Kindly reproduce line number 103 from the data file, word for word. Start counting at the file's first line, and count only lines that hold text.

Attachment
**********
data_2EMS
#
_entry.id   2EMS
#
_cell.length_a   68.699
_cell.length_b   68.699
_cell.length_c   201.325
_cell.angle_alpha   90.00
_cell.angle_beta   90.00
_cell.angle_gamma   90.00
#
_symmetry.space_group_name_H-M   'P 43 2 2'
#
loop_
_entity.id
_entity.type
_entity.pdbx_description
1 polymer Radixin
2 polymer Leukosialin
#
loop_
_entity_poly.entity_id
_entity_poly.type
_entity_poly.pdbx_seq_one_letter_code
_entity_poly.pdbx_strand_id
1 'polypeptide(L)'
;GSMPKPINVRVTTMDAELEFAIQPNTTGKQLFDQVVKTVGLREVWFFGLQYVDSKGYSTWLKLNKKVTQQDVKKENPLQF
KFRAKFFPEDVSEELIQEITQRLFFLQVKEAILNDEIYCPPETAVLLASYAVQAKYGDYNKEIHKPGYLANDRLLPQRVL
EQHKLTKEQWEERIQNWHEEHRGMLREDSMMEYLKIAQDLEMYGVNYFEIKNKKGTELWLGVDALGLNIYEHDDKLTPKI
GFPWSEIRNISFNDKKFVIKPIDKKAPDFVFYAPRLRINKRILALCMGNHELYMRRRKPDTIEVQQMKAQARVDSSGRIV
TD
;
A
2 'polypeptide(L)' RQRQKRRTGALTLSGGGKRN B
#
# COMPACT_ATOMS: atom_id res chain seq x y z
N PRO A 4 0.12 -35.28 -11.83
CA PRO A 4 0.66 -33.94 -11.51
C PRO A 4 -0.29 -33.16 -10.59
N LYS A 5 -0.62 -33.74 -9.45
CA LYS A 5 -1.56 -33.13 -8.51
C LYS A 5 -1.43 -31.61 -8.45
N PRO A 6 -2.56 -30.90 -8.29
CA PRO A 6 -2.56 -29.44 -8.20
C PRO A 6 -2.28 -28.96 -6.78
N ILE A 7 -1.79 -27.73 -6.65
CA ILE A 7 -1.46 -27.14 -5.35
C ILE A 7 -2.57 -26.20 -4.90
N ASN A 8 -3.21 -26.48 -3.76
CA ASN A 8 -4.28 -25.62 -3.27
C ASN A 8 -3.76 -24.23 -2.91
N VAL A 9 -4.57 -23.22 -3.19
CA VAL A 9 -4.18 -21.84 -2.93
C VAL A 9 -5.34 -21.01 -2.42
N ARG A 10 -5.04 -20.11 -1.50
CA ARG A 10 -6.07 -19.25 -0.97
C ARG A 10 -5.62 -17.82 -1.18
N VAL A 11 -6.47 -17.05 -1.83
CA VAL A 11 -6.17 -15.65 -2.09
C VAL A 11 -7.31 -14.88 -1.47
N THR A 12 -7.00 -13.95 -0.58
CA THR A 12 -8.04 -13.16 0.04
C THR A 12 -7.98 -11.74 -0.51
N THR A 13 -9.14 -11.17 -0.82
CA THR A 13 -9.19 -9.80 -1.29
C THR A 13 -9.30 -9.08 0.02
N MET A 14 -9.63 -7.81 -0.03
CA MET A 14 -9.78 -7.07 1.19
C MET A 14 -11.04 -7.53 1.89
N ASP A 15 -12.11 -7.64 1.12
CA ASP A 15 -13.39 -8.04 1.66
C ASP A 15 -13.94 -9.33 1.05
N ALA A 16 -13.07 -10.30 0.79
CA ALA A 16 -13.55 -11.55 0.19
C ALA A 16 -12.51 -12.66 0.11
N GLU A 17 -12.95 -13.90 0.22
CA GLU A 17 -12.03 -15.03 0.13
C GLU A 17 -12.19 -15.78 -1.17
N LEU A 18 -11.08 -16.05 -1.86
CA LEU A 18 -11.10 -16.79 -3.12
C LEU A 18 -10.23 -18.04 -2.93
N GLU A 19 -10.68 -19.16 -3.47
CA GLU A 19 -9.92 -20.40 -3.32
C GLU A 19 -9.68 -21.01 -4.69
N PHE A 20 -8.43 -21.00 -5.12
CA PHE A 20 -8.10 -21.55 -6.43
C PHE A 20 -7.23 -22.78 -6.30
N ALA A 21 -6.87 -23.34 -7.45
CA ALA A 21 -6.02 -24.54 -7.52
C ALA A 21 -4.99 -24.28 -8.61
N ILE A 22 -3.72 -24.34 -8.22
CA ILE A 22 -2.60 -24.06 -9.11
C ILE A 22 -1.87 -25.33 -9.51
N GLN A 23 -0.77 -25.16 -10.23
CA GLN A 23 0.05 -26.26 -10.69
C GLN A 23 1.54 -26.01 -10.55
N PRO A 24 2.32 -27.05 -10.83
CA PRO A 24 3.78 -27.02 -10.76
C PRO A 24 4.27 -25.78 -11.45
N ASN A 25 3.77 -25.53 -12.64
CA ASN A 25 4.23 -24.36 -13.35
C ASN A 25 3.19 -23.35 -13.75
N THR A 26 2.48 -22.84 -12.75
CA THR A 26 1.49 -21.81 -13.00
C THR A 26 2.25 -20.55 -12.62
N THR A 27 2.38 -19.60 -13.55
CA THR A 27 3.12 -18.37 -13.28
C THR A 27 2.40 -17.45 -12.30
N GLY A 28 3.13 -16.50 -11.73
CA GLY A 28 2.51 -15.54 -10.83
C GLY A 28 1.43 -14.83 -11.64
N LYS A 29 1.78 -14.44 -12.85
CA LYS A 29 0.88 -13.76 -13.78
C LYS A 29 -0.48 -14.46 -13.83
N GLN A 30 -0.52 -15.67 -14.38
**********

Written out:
N THR A 26 2.48 -22.84 -12.75